Scenes from 4Culture’s Creative Justice program, an arts based alternative to incarceration for King County. (Photo courtesy of Creative Justice/Timothy Aguero Photography)

Scenes from 4Culture’s Creative Justice program, an arts based alternative to incarceration for King County. (Photo courtesy of Creative Justice/Timothy Aguero Photography)

Politics and Art Clash Over 4Culture’s Future

A county ordinance would impose greater oversight on cultural funding agency. But is that necessary?

Before the Stonewall riots in 1969, the bars, cafes, and diners in Seattle’s Pioneer Square offered a haven to the working class and LGBTQ communities seeking refuge. Storme Webber, an indigenous black lesbian multidisciplinary artist and poet, recalls the time that she spent in the neighborhood with her family in the 1960s. The amalgamation of marginalized communities was alluring, yet safe and empowering. It felt like home. “Lesbian and gay people were incredibly vulnerable,” Webber said. In fact, homosexuality was still considered a mental illness at the time according to the Diagnostic and Statistical Manual of Mental Disorders. “It was important to have these bars and these cafes and these working class places where safety could be found.”

In light of the city’s rapid development and disappearing cultures, Webber sought to pay homage to the Pioneer Square of yore through a “corrective of history; sort of a restoration of the missing narratives.” But her grand vision to share the hidden stories of Seattle’s multicultural queer culture would take money, resources, and time. When Webber was unsuccessful in getting the project funded through other organizations, 4Culture — the cultural funding agency for King County — offered financial help to get the project off the ground. The grant that she received from 4Culture allowed her to continue her research, edit the story, and hire a director from Chicago. It eventually became Noirish Lesbiana: A Night at The Sub Room, an experimental, inter-disciplinary solo theater work that incorporated video, audio, choreography, and a live performance which debuted at Washington Hall in 2014. “They’ve been supportive of projects that wouldn’t necessarily garner support from other institutions,” Webber said about 4Culture.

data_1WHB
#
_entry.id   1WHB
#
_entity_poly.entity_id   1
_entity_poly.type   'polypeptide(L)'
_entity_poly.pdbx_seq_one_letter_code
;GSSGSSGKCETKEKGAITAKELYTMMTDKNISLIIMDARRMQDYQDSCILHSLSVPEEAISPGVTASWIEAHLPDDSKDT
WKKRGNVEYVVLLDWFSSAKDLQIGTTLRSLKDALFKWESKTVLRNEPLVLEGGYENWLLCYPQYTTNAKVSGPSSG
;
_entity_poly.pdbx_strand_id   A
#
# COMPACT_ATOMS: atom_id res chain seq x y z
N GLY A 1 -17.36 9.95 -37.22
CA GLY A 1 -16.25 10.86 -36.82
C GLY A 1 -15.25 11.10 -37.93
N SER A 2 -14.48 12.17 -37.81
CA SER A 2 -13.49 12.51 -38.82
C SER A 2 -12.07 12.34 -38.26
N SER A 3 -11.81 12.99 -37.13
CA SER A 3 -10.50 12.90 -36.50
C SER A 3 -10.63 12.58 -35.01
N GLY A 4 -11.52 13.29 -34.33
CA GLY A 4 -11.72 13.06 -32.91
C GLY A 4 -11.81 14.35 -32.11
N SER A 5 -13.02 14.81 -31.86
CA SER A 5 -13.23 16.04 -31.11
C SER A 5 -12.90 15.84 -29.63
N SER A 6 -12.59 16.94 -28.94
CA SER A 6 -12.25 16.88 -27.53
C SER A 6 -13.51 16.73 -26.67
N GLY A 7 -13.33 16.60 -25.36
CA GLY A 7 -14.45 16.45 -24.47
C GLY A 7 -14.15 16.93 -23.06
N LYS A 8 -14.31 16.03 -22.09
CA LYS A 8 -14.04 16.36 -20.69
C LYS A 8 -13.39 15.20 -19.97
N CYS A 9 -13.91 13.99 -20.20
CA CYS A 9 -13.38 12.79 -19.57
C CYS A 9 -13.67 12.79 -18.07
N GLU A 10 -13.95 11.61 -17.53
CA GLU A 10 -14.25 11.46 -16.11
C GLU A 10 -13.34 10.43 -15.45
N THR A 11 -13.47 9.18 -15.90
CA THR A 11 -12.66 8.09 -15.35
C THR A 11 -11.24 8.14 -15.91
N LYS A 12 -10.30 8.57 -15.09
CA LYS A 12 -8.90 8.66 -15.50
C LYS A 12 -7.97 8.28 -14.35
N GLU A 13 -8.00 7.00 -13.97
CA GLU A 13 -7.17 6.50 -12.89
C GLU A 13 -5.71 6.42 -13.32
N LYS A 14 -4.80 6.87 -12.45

Along with running grant programs for artists, 4Culture also uses public resources to preserve historic buildings, help communities document and explore their heritage, and commission artwork throughout King County.

But Webber fears that the agency’s creative freedom could soon come to a halt. A King County Council ordinance introduced and referred to the Committee of the Whole on Monday would impose greater oversight over 4Culture by allowing the Council to annually approve the budget and to hire or fire an executive director. Councilmembers contend that Bill 2018-0086 could help provide greater stability for arts funding in the future.

However, 4Culture staff members and the recipients of their grants disagree. 4Culture spokesperson Christina DePaolo says that the measure addresses a problem that doesn’t exist, and that it might in fact complicate their internal processes. “It could endanger work that expresses an opinion. It could endanger transformative work. It could endanger work from marginalized populations who haven’t had a chance in the same way to create,” said Webber.

But King County Councilmember Dave Upthegrove, one of the bill’s six sponsors, views it another way. He said that the proposed changes were mostly spurred by the impending retirement of Executive Director Jim Kelly on April 30. The council sees Kelly’s retirement as an opportunity to redefine the county’s role in the agency. “A time of change and the growing funding led to a discussion at the Council around what are the structures and systems we have in place at the County to manage our relationship with this agency?” Upthegrove explained.